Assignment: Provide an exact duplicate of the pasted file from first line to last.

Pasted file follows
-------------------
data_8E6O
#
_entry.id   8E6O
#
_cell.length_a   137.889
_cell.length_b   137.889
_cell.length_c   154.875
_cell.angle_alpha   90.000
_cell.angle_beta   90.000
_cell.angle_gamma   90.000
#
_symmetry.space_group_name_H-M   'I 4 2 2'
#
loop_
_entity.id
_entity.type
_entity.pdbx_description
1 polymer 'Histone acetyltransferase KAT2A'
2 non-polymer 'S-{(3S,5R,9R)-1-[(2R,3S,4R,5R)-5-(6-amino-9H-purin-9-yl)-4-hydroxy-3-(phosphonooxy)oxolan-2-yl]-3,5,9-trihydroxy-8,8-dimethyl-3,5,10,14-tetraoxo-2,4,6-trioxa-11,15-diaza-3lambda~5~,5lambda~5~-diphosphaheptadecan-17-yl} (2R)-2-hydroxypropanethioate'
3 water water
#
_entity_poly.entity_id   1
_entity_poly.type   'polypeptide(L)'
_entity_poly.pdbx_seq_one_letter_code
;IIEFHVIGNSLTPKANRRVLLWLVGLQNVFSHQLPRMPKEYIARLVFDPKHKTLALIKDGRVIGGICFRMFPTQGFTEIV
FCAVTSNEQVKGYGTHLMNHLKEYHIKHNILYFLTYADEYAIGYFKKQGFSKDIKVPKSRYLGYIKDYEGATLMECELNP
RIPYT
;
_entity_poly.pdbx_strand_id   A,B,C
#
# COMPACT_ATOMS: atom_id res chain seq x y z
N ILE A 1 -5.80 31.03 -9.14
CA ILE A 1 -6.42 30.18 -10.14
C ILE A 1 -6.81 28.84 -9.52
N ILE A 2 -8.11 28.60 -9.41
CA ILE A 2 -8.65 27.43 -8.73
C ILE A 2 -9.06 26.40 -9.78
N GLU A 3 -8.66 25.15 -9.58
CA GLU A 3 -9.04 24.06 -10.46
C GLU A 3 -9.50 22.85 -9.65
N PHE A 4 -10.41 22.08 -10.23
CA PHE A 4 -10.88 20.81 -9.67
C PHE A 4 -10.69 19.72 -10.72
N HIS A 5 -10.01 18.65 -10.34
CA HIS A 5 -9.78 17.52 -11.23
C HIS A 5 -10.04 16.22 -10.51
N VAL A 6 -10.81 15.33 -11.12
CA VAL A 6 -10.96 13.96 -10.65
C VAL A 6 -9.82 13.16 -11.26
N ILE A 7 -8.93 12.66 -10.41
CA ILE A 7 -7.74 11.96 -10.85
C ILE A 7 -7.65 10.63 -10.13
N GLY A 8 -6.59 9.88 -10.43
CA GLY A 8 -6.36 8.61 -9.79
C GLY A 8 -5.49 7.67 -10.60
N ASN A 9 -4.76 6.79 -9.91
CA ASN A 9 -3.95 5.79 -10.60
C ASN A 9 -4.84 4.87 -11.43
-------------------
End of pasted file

data_8E6O
#
_entry.id   8E6O
#
_cell.length_a   137.889
_cell.length_b   137.889
_cell.length_c   154.875
_cell.angle_alpha   90.000
_cell.angle_beta   90.000
_cell.angle_gamma   90.000
#
_symmetry.space_group_name_H-M   'I 4 2 2'
#
loop_
_entity.id
_entity.type
_entity.pdbx_description
1 polymer 'Histone acetyltransferase KAT2A'
2 non-polymer 'S-{(3S,5R,9R)-1-[(2R,3S,4R,5R)-5-(6-amino-9H-purin-9-yl)-4-hydroxy-3-(phosphonooxy)oxolan-2-yl]-3,5,9-trihydroxy-8,8-dimethyl-3,5,10,14-tetraoxo-2,4,6-trioxa-11,15-diaza-3lambda~5~,5lambda~5~-diphosphaheptadecan-17-yl} (2R)-2-hydroxypropanethioate'
3 water water
#
_entity_poly.entity_id   1
_entity_poly.type   'polypeptide(L)'
_entity_poly.pdbx_seq_one_letter_code
;IIEFHVIGNSLTPKANRRVLLWLVGLQNVFSHQLPRMPKEYIARLVFDPKHKTLALIKDGRVIGGICFRMFPTQGFTEIV
FCAVTSNEQVKGYGTHLMNHLKEYHIKHNILYFLTYADEYAIGYFKKQGFSKDIKVPKSRYLGYIKDYEGATLMECELNP
RIPYT
;
_entity_poly.pdbx_strand_id   A,B,C
#
# COMPACT_ATOMS: atom_id res chain seq x y z
N ILE A 1 -5.80 31.03 -9.14
CA ILE A 1 -6.42 30.18 -10.14
C ILE A 1 -6.81 28.84 -9.52
N ILE A 2 -8.11 28.60 -9.41
CA ILE A 2 -8.65 27.43 -8.73
C ILE A 2 -9.06 26.40 -9.78
N GLU A 3 -8.66 25.15 -9.58
CA GLU A 3 -9.04 24.06 -10.46
C GLU A 3 -9.50 22.85 -9.65
N PHE A 4 -10.41 22.08 -10.23
CA PHE A 4 -10.88 20.81 -9.67
C PHE A 4 -10.69 19.72 -10.72
N HIS A 5 -10.01 18.65 -10.34
CA HIS A 5 -9.78 17.52 -11.23
C HIS A 5 -10.04 16.22 -10.51
N VAL A 6 -10.81 15.33 -11.12
CA VAL A 6 -10.96 13.96 -10.65
C VAL A 6 -9.82 13.16 -11.26
N ILE A 7 -8.93 12.66 -10.41
CA ILE A 7 -7.74 11.96 -10.85
C ILE A 7 -7.65 10.63 -10.13
N GLY A 8 -6.59 9.88 -10.43
CA GLY A 8 -6.36 8.61 -9.79
C GLY A 8 -5.49 7.67 -10.60
N ASN A 9 -4.76 6.79 -9.91
CA ASN A 9 -3.95 5.79 -10.60
C ASN A 9 -4.84 4.87 -11.43